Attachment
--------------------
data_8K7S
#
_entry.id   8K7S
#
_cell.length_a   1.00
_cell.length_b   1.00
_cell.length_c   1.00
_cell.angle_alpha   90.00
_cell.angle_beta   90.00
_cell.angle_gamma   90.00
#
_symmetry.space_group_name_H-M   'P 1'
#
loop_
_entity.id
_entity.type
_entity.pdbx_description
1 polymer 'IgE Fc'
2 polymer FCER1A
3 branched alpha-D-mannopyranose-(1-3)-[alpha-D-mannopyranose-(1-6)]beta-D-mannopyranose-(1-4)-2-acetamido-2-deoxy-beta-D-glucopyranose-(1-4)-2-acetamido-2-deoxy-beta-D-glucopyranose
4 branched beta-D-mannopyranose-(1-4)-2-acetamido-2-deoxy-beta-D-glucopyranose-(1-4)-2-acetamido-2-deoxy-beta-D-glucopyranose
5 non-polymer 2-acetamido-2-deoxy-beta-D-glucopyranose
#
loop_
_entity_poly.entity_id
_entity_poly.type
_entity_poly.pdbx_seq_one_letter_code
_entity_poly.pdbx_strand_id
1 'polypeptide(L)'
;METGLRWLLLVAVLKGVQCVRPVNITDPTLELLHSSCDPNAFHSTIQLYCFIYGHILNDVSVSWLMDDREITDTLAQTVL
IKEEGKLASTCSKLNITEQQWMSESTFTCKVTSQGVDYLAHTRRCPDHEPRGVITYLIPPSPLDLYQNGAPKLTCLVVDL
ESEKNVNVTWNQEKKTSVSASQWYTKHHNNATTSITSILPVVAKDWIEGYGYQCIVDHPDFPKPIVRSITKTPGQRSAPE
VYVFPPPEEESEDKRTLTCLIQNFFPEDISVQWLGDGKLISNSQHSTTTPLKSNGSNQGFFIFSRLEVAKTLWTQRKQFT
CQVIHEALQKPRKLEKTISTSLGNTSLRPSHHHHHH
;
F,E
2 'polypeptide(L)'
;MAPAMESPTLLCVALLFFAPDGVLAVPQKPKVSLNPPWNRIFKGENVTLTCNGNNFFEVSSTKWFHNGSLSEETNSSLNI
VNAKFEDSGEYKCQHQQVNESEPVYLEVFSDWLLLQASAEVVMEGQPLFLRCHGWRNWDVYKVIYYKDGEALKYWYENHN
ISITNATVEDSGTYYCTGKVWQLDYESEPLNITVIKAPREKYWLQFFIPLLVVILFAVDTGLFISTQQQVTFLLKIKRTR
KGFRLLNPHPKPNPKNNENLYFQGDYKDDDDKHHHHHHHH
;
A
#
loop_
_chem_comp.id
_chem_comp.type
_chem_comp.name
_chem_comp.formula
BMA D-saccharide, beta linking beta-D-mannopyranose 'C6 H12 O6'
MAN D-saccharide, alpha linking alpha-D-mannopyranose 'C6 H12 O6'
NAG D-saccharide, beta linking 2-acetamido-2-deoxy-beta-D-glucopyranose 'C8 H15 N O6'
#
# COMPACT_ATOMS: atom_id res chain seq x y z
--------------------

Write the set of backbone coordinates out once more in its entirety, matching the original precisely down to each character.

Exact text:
data_8K7S
#
_entry.id   8K7S
#
_cell.length_a   1.00
_cell.length_b   1.00
_cell.length_c   1.00
_cell.angle_alpha   90.00
_cell.angle_beta   90.00
_cell.angle_gamma   90.00
#
_symmetry.space_group_name_H-M   'P 1'
#
loop_
_entity.id
_entity.type
_entity.pdbx_description
1 polymer 'IgE Fc'
2 polymer FCER1A
3 branched alpha-D-mannopyranose-(1-3)-[alpha-D-mannopyranose-(1-6)]beta-D-mannopyranose-(1-4)-2-acetamido-2-deoxy-beta-D-glucopyranose-(1-4)-2-acetamido-2-deoxy-beta-D-glucopyranose
4 branched beta-D-mannopyranose-(1-4)-2-acetamido-2-deoxy-beta-D-glucopyranose-(1-4)-2-acetamido-2-deoxy-beta-D-glucopyranose
5 non-polymer 2-acetamido-2-deoxy-beta-D-glucopyranose
#
loop_
_entity_poly.entity_id
_entity_poly.type
_entity_poly.pdbx_seq_one_letter_code
_entity_poly.pdbx_strand_id
1 'polypeptide(L)'
;METGLRWLLLVAVLKGVQCVRPVNITDPTLELLHSSCDPNAFHSTIQLYCFIYGHILNDVSVSWLMDDREITDTLAQTVL
IKEEGKLASTCSKLNITEQQWMSESTFTCKVTSQGVDYLAHTRRCPDHEPRGVITYLIPPSPLDLYQNGAPKLTCLVVDL
ESEKNVNVTWNQEKKTSVSASQWYTKHHNNATTSITSILPVVAKDWIEGYGYQCIVDHPDFPKPIVRSITKTPGQRSAPE
VYVFPPPEEESEDKRTLTCLIQNFFPEDISVQWLGDGKLISNSQHSTTTPLKSNGSNQGFFIFSRLEVAKTLWTQRKQFT
CQVIHEALQKPRKLEKTISTSLGNTSLRPSHHHHHH
;
F,E
2 'polypeptide(L)'
;MAPAMESPTLLCVALLFFAPDGVLAVPQKPKVSLNPPWNRIFKGENVTLTCNGNNFFEVSSTKWFHNGSLSEETNSSLNI
VNAKFEDSGEYKCQHQQVNESEPVYLEVFSDWLLLQASAEVVMEGQPLFLRCHGWRNWDVYKVIYYKDGEALKYWYENHN
ISITNATVEDSGTYYCTGKVWQLDYESEPLNITVIKAPREKYWLQFFIPLLVVILFAVDTGLFISTQQQVTFLLKIKRTR
KGFRLLNPHPKPNPKNNENLYFQGDYKDDDDKHHHHHHHH
;
A
#
loop_
_chem_comp.id
_chem_comp.type
_chem_comp.name
_chem_comp.formula
BMA D-saccharide, beta linking beta-D-mannopyranose 'C6 H12 O6'
MAN D-saccharide, alpha linking alpha-D-mannopyranose 'C6 H12 O6'
NAG D-saccharide, beta linking 2-acetamido-2-deoxy-beta-D-glucopyranose 'C8 H15 N O6'
#
# COMPACT_ATOMS: atom_id res chain seq x y z